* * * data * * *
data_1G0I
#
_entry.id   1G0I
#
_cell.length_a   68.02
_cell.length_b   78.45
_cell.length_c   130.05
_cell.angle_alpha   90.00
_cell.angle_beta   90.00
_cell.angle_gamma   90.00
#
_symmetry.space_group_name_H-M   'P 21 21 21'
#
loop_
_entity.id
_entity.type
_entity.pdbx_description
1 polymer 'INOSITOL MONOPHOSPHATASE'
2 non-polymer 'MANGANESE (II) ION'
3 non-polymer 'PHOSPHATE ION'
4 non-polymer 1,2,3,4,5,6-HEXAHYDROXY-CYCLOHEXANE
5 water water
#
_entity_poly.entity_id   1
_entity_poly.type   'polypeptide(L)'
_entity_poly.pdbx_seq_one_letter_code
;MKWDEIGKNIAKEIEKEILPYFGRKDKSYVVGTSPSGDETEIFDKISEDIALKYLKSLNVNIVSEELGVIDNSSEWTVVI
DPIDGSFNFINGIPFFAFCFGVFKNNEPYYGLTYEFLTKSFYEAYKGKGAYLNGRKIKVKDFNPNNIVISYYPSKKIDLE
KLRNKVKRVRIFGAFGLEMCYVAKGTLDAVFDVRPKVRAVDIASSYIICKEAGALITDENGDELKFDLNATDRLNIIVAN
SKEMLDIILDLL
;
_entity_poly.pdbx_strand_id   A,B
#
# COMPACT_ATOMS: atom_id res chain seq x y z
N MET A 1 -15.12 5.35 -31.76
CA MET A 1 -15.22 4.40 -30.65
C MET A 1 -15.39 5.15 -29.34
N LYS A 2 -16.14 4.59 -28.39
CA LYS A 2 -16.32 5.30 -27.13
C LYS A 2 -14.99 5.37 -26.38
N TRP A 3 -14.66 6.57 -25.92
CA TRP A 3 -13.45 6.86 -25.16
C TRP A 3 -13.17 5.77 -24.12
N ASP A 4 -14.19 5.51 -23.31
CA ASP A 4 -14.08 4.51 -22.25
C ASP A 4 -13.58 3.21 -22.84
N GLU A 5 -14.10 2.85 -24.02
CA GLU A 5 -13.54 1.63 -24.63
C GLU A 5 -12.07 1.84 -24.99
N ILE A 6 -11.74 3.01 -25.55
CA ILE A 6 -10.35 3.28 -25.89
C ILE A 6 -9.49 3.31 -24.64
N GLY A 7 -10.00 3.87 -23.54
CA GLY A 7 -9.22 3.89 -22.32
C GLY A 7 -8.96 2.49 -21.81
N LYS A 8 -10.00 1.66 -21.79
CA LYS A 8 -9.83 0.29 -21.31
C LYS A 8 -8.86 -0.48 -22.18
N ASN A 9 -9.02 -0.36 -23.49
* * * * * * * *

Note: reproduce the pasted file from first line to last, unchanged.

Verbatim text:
data_1G0I
#
_entry.id   1G0I
#
_cell.length_a   68.02
_cell.length_b   78.45
_cell.length_c   130.05
_cell.angle_alpha   90.00
_cell.angle_beta   90.00
_cell.angle_gamma   90.00
#
_symmetry.space_group_name_H-M   'P 21 21 21'
#
loop_
_entity.id
_entity.type
_entity.pdbx_description
1 polymer 'INOSITOL MONOPHOSPHATASE'
2 non-polymer 'MANGANESE (II) ION'
3 non-polymer 'PHOSPHATE ION'
4 non-polymer 1,2,3,4,5,6-HEXAHYDROXY-CYCLOHEXANE
5 water water
#
_entity_poly.entity_id   1
_entity_poly.type   'polypeptide(L)'
_entity_poly.pdbx_seq_one_letter_code
;MKWDEIGKNIAKEIEKEILPYFGRKDKSYVVGTSPSGDETEIFDKISEDIALKYLKSLNVNIVSEELGVIDNSSEWTVVI
DPIDGSFNFINGIPFFAFCFGVFKNNEPYYGLTYEFLTKSFYEAYKGKGAYLNGRKIKVKDFNPNNIVISYYPSKKIDLE
KLRNKVKRVRIFGAFGLEMCYVAKGTLDAVFDVRPKVRAVDIASSYIICKEAGALITDENGDELKFDLNATDRLNIIVAN
SKEMLDIILDLL
;
_entity_poly.pdbx_strand_id   A,B
#
# COMPACT_ATOMS: atom_id res chain seq x y z
N MET A 1 -15.12 5.35 -31.76
CA MET A 1 -15.22 4.40 -30.65
C MET A 1 -15.39 5.15 -29.34
N LYS A 2 -16.14 4.59 -28.39
CA LYS A 2 -16.32 5.30 -27.13
C LYS A 2 -14.99 5.37 -26.38
N TRP A 3 -14.66 6.57 -25.92
CA TRP A 3 -13.45 6.86 -25.16
C TRP A 3 -13.17 5.77 -24.12
N ASP A 4 -14.19 5.51 -23.31
CA ASP A 4 -14.08 4.51 -22.25
C ASP A 4 -13.58 3.21 -22.84
N GLU A 5 -14.10 2.85 -24.02
CA GLU A 5 -13.54 1.63 -24.63
C GLU A 5 -12.07 1.84 -24.99
N ILE A 6 -11.74 3.01 -25.55
CA ILE A 6 -10.35 3.28 -25.89
C ILE A 6 -9.49 3.31 -24.64
N GLY A 7 -10.00 3.87 -23.54
CA GLY A 7 -9.22 3.89 -22.32
C GLY A 7 -8.96 2.49 -21.81
N LYS A 8 -10.00 1.66 -21.79
CA LYS A 8 -9.83 0.29 -21.31
C LYS A 8 -8.86 -0.48 -22.18
N ASN A 9 -9.02 -0.36 -23.49